Early reports dating back to the 1920s, before the use of antipsychotic agents, suggest that individuals with schizophrenia and other psychotic dis orders exhibited an elevated risk for developing glucose intolerance or diabetes mellitus (Braceland et al. 1945; Brambilla et al. 1976; Haupt and Newcomer 2001; Marinow 1971; Schwartz and Munoz 1968; Waitzkin 1966a, 1966b). Specifically, the reports indicate a pattern of insulin resistance in schizophrenic patients independent of adverse medication effects (Haupt and Newcomer 2001). These studies, however, suffer from several methodological problems: there are flaws in the diagnostic criteria for schizophrenia, and they do not control for age, weight, fat distribution, ethnicity, diet, or exercise, all of which are variables now known to play a role in an individual's risk for developing glucoregulatory disturbances (Haupt and Newcomer 2001). Because no well-controlled studies exist, whether individuals with schizophrenia, when unmedicated, are at increased risk for developing diabetes compared with the general population remains a matter of debate.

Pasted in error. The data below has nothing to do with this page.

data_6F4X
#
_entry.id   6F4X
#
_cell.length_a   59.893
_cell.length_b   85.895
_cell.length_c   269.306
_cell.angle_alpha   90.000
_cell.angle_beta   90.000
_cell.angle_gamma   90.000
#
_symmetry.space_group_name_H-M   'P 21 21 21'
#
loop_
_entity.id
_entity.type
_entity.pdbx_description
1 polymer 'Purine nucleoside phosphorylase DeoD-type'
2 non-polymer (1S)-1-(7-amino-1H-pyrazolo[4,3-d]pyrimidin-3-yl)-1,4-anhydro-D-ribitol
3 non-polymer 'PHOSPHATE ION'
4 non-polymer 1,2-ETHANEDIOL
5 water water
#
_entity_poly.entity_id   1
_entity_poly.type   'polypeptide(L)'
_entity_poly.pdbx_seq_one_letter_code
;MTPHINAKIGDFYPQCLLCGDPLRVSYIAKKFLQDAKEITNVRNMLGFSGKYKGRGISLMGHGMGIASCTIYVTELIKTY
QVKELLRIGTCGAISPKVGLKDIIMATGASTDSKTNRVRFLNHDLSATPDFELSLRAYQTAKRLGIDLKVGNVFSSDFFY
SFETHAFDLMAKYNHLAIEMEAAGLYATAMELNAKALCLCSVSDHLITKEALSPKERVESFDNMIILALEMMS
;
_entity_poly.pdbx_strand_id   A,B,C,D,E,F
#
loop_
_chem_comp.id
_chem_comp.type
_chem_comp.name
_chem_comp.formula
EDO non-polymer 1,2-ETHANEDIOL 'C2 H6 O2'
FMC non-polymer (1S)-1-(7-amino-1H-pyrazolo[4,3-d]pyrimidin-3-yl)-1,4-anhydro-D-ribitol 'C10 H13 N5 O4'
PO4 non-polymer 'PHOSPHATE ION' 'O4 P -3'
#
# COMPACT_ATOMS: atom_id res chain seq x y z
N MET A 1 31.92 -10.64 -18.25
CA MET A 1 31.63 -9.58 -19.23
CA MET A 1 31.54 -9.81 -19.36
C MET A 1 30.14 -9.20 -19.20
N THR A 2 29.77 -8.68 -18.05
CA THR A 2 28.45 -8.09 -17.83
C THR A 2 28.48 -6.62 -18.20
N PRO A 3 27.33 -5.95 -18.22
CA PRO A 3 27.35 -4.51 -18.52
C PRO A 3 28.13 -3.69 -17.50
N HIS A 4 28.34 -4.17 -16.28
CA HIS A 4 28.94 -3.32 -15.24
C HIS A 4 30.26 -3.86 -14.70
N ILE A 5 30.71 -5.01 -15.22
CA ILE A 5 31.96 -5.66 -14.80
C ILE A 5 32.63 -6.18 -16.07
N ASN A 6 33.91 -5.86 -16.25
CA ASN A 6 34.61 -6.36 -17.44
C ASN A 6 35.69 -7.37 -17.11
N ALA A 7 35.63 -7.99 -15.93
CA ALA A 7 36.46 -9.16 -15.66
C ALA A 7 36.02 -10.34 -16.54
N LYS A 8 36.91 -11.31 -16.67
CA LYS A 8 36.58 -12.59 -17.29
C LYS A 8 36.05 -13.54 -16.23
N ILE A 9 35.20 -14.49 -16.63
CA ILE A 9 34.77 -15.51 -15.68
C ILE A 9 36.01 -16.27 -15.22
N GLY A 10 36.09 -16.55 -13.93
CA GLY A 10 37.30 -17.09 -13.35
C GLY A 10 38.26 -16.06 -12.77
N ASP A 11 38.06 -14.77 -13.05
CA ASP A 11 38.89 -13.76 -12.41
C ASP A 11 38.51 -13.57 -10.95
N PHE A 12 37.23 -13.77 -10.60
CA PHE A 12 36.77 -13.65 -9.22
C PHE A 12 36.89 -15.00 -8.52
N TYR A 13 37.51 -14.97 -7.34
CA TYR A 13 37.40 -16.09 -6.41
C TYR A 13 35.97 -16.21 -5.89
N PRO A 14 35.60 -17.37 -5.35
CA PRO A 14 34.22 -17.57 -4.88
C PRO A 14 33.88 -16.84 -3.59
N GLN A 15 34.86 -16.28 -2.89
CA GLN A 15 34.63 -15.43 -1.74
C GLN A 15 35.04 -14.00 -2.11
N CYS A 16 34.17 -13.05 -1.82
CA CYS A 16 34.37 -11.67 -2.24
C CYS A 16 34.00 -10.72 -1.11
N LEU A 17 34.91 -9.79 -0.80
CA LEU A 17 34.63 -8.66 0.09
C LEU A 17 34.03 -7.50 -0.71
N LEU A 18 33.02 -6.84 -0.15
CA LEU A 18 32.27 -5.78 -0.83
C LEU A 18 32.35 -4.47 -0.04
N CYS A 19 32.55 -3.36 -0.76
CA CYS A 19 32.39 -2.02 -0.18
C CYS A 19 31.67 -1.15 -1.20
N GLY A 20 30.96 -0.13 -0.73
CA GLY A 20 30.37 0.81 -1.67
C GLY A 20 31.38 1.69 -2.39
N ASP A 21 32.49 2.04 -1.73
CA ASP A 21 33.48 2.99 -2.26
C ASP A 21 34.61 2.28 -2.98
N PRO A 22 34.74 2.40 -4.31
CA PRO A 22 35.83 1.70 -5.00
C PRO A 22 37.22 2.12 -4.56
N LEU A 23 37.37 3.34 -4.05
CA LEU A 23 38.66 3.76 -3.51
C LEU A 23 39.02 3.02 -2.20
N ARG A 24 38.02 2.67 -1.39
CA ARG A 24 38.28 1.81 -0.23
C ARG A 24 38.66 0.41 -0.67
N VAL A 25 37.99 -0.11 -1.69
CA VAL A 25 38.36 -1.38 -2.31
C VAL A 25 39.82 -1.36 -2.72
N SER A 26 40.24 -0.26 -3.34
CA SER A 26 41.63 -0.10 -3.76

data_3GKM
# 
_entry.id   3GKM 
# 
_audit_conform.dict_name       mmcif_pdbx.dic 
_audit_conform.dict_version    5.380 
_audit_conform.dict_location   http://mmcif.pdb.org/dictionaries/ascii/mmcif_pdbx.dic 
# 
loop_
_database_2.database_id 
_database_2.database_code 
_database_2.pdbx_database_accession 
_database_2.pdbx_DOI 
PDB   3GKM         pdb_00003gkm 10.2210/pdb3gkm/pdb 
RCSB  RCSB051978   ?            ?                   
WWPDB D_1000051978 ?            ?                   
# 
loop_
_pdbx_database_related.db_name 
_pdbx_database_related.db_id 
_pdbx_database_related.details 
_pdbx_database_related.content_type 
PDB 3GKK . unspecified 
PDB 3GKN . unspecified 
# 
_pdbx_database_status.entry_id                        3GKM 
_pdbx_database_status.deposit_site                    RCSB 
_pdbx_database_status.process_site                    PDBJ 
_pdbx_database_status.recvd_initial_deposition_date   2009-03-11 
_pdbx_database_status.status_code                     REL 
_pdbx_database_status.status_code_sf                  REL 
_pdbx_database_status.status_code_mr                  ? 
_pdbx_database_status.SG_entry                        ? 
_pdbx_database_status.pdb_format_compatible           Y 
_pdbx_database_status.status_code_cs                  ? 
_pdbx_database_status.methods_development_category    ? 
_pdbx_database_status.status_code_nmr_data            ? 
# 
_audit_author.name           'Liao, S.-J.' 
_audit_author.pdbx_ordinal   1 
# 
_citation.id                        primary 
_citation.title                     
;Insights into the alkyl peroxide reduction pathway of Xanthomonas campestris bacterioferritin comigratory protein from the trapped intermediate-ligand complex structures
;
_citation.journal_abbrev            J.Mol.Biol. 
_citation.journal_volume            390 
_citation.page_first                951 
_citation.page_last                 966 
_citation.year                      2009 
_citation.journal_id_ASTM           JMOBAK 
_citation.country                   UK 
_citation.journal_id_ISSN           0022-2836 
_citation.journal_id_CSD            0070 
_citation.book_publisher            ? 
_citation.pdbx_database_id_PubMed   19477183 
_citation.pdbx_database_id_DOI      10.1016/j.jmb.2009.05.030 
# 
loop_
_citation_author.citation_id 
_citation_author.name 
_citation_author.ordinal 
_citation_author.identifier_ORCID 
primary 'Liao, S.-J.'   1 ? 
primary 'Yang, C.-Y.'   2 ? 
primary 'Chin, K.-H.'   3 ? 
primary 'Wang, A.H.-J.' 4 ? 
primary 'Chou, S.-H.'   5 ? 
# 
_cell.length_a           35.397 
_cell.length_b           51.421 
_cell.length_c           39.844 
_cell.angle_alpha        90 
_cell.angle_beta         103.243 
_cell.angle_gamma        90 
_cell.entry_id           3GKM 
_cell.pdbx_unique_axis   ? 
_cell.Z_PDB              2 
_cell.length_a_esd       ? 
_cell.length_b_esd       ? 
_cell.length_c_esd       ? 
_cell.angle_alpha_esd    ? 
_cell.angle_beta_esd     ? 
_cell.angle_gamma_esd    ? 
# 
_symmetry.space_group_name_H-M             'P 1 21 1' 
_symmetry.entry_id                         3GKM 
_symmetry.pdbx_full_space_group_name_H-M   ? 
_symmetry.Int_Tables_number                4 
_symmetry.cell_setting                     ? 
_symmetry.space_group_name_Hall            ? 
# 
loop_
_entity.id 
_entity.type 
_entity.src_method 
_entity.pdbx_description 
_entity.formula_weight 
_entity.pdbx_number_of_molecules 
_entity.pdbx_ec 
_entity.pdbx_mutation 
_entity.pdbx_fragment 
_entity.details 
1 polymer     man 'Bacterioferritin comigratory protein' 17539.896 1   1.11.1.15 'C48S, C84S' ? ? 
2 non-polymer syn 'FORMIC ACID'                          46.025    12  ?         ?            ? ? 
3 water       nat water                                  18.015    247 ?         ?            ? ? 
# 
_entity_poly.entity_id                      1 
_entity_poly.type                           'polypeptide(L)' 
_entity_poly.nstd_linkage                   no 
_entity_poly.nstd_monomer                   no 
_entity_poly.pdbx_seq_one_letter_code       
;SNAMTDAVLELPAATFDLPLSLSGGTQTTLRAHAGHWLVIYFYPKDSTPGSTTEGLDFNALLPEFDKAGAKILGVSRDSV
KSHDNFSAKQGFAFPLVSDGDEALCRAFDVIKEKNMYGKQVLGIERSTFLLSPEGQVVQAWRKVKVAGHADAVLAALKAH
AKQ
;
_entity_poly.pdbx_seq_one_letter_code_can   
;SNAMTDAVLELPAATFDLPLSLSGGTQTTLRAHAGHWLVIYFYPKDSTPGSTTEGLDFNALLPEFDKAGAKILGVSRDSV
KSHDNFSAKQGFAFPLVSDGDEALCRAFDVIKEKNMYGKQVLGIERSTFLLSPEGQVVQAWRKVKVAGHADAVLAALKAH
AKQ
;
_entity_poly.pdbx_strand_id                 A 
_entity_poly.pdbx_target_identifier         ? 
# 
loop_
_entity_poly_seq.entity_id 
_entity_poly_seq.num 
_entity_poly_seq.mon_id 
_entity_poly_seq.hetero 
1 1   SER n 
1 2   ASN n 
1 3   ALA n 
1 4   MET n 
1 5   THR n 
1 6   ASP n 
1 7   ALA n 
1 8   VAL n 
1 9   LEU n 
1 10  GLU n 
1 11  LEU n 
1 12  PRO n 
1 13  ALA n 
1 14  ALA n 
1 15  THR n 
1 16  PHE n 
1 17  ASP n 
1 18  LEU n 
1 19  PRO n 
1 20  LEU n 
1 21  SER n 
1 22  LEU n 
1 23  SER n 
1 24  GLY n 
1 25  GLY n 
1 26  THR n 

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All you need is a proper diet of fresh fruits and vegetables and get plenty of exercise and you'll be fine. Ever heard those words from your doctor? If that's all heshe recommends then you're missing out an important ingredient for health that he's not telling you. Fact is that you can adhere to the strictest diet, watch everything you eat and get the exercise of amarathon runner and still come down with diabetic complications. Diet, exercise and standard drug treatments simply aren't enough to help keep your diabetes under control.